Overall this movie is bad. It forgets the mythos that made the franchise popular, and apparently allows for the creation of atomic blast resistant refrigerators.  But there are some great parts. References back to what makes the franchise wonderful can be found all throughout the movie. We see Indie’s first love. There is humor, and even some quality action that is only slightly ruined by an unfortunate camera filter. The movie could have been a great addition to the franchise.

What I am trying to say is that the bones are there.  We have romance, action, an almost quality story line. Only the deep seated mystery needed to be changed. The same is most likely true of that garbage story you wrote. The bones are there you just need to go back to it and find those bones. Pluck out those unnecessary organs, like the inter-dimensional beings that have no business being there.

I recently had to do this with two novels. They had stalled, and a stalled novel can be a death knell. I kept thinking of ways to make it work. Places I could try and bring the plot. The characters had stopped talking to me. I realized I had to go through and perform an autopsy and figure out what went wrong.  I found quite a bit that I couldn’t use, but I also found quite a bit I could, and those parts were the real backbone of my story. I had lost that focus somewhere along the way. Kind of like when I blog but that is a different story.

I am going to go through a similar process for two other blogs I created that I had to step away from. They are up for a little while longer if you care to search for them. One is Jesse Magnan’s Blog of the Lance, and the other is Jesse Magnan’s Blog of the Realms. They are based on two table top games that I ran but had to stop recently for various reasons. But in those blogs (and the various notes I have to go along with them) are  bits of plot, action scenes, characters, and dialogue that I will pull out and combine into a new beast that is still the same (and doesn’t violate any copyright or intellectual property).


Bad work can still have some good writing. The hardest part can be recognizing what is quality versus what is something you are fond of. 


Wednesday, December 23, 2015

Social Mediaare to CIgarettes as....



Necessity  of doing extra crap. For the up and coming writer doing a bunch of garbage that is not writing is now pretty much required.  Nine times out of ten I would rather be writing, but now I have to divide my time between social networking, establishing a platform on social media and trying to keep up with at least three other projects for me.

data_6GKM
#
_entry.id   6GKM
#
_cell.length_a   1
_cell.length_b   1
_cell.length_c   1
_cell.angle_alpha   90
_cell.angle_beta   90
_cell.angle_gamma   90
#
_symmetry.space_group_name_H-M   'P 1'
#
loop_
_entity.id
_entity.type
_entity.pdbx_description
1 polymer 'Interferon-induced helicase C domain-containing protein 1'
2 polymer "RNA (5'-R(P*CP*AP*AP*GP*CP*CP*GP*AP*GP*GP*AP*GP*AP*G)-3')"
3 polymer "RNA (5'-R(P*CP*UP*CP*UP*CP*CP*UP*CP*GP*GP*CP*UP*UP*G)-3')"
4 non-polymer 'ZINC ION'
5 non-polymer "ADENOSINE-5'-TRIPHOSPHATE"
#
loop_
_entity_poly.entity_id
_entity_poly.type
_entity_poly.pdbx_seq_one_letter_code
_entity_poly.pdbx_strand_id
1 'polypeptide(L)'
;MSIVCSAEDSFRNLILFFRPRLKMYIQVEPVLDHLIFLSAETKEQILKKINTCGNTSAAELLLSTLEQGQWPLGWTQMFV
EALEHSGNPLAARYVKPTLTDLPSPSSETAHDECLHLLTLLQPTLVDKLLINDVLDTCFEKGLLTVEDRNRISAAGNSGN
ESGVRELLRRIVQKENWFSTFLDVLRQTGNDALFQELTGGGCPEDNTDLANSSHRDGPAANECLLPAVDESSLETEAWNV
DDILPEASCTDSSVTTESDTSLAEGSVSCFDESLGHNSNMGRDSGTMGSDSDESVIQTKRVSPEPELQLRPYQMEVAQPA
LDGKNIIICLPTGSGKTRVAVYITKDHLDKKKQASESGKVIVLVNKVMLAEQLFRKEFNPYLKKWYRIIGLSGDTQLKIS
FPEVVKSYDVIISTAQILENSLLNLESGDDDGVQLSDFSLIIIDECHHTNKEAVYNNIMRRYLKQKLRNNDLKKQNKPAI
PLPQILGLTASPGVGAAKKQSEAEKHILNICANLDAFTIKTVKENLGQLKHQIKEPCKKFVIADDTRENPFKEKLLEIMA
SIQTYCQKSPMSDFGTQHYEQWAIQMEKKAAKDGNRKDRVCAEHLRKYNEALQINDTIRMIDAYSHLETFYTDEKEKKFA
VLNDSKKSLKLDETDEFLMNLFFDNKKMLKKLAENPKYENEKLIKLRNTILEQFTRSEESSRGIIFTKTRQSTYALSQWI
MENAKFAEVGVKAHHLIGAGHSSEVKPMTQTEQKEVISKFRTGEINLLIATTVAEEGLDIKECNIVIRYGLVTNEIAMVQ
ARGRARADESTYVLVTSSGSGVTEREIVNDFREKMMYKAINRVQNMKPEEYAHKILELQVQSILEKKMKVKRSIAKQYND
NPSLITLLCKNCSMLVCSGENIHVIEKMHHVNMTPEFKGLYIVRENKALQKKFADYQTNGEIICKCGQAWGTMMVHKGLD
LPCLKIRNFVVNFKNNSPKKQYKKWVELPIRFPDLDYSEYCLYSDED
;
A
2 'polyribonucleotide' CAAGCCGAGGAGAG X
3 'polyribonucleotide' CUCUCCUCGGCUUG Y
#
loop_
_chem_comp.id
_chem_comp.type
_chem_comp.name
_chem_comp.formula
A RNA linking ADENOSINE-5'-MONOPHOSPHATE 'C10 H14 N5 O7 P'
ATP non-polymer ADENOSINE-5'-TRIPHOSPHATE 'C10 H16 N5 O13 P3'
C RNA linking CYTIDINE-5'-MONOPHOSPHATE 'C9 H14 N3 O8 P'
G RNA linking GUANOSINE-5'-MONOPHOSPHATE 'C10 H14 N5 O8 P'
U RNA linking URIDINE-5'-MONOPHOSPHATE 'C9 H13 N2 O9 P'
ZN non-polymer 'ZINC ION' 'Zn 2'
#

I like being busy, but in all honesty some of the stuff I have to do try and build a career in writing I would rather not do. I would rather be writing. I am pretty sure we all would.  This is not about griping about something I cannot change.  I fully admit that I cannot change this and that it is better to accept that change and try and roll with it. 

But accepting is easy to talk about, much harder to do. Changing yourself in general is extremely hard to do. Everyone talks  about wanting to do something different and wanting to be different in some way. Well maybe not everyone but most people.  Better career, better shape, more money, advanced in your career. All of these are things people will usually want one of. But achieving it is hard because we as people like routines. Routines are easy. They aren’t scary because you know exactly want to expect. I think that is one reason some people don’t like to go to the doctor. The doctor may tell you that you have to change something about yourself. 

And when you are used to doing something like drinking soda, or eating pizza on a certain night of the week we don’t want to have to do that. That is one part of that makes cutting down on actual addictive substances like cigarettes (or tobacco ion general) so hard. 

My step dad is going through all the fun of quitting tobacco and my mom is getting to enjoy every minute of that lovely experience. 

As a former smoker one of the hardest times to not have a cigarette was when I was bored. There was a time that if I was bored and near a door I would duck outside and have a smoke. Even worse after dinner, or on long drives. I never developed the smoking after sex thing because if done right neither of you really have the energy nor the motivation to get out of bed, off the floor, etc. I have been non smoker for the better part of ten years (with the exception of a six months when I went through a very sad period in my life) and I sincerely liked it. But I knew I had to change. It was not easy. Was not the hardest thing to do in my life, but was also not the hardest. 

It was change. It was unpleasant. It was something I have to do. So I guess that is my overall analogy to what new authors have to do when building a platform. It is not easy, not always pleasant, but something you just have to do.

https://commons.wikimedia.org/wiki/Cigarette#/media/File:Spitkid.jpg